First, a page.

And on to the fish.
Whether we ate fish or not we would still have done better by keeping the rights to the fishing and trading the produce over an extended period than selling it for a once off payment (even if that once off did go on for 30 years or more). Fish is a real tradable resource. Money is worthless with nothing to back it. Ireland sold its capital. How is that good business? Was our situation so bad back then that we had no choice or were we conned, intimidated or bribed into doing it?

On to Food Security, or Food Sovereignty which I prefer.
It's true we are a food producing nation. There are some stories behind your figures.
What is really significant is this:
All of this is achieved with only 5% of the workforce (or about 2.5% of the people in the country) doing the production, for just over 4 million people.

You say that like it is a good thing.
It means that 95% of the workforce have no or little connection with their food supply which is also our physical connection to Nature. This disconnection from nature is why it seems rational to some people to fracture the bedrock, releasing god knows what into the ground water as well as carrying out a host of other activities that do us no real good.
The extensive agriculture that we now practice means that we have to depend on mechanisation, chemical fertilisers, pesticides, herbicides it also makes the use of GMOs inevitable. It means that we have to remove hedgerows to allow for bigger machines which leads to erosion of topsoil and loss of fertility and the need for more chemicals. It means wholesale abuse of animals. It is another cause of water pollution and it means that the quality of the food we eat is getting crapper and crapper and crapper.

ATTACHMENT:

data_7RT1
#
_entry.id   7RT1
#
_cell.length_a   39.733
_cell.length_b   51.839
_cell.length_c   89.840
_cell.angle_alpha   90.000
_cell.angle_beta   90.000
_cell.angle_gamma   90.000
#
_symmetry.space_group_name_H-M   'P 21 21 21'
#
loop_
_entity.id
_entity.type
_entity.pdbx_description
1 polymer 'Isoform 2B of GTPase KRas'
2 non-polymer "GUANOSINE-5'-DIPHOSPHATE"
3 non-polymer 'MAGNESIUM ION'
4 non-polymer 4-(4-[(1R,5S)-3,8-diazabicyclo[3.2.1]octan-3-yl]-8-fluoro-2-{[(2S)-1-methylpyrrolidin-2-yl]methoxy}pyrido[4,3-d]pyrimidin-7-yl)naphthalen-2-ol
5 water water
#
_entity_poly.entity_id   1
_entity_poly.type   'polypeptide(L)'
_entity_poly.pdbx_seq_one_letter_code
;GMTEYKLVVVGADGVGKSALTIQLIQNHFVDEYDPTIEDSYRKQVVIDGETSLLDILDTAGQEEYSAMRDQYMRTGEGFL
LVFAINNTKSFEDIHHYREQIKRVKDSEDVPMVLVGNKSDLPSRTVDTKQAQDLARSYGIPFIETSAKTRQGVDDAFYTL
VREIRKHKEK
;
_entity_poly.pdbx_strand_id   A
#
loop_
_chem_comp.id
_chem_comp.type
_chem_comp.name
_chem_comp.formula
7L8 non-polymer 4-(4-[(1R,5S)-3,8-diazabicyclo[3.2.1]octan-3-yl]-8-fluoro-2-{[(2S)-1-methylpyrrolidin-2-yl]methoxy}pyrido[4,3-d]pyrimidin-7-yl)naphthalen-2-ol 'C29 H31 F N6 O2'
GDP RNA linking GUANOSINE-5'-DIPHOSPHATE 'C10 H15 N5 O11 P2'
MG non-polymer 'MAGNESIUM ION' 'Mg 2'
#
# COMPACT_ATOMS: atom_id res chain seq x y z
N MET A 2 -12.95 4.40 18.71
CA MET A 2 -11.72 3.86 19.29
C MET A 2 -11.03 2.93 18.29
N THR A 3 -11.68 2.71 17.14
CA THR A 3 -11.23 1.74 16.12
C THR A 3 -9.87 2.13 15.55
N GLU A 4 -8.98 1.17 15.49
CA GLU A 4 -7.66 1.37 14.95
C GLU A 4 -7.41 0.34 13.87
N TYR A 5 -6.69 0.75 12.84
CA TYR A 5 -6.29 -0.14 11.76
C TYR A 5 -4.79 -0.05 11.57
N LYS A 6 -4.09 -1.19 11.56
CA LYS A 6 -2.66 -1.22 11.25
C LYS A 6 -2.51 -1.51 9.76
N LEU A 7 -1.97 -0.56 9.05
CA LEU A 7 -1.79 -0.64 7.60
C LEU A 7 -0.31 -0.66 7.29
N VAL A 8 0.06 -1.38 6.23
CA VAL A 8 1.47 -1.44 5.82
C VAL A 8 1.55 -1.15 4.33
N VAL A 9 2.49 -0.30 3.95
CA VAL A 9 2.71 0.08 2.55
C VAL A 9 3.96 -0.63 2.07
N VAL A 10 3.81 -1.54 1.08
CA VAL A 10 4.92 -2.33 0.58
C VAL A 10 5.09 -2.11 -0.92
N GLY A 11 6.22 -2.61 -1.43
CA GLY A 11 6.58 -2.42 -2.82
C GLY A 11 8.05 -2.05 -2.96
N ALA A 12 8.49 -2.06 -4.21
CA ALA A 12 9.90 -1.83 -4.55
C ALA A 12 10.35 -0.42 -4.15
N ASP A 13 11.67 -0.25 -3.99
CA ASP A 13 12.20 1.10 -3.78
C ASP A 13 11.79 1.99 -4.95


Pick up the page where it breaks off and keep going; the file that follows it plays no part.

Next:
In order to build healthy bodies to contain healthy minds that can think and feel properly and make sensible, compassionate decisions that lead away from all this madness it is essential that we get the best food we can to eat and the best water we can to drink. For this to happen many many more people need to be involved with growing their food which means more eyes, ears, noses, skin and nervous systems actively engaged in a beneficial way with the ecosystem which gives us the opportunity to physically experience the damage we have done and the opportunity to physically begin to remedy it. The recent interest in home growing is a step in the right direction but it is a very very small step.

At this point in the discussion someone usually criticises the argument as a return to a peasanthood. This is not the case.
I am suggesting that we grow the f**k up as a species, use the skills and technology we have developed, wisely and compassionately and become conscious participants in planetary evolution instead of behaving like psychotic teenagers wrecking the family home.

For this to happen we need to stand up to the bullies amongst us which means learning to see through their lies first.
To suggest that fracking is safe or desirable is a grotesque lie perpetrated by people so far removed from normal human responses that it is hard to grasp the extent of the damage they are doing.
To reject this lie is the only sane response but to do this will demand letting go of comfort, security and most of what we take for granted in our comfortable, convenient existence.
Who's up for it?
I have itchy feet. Could you elaborate on what kind of issues one would expect and the chances of success?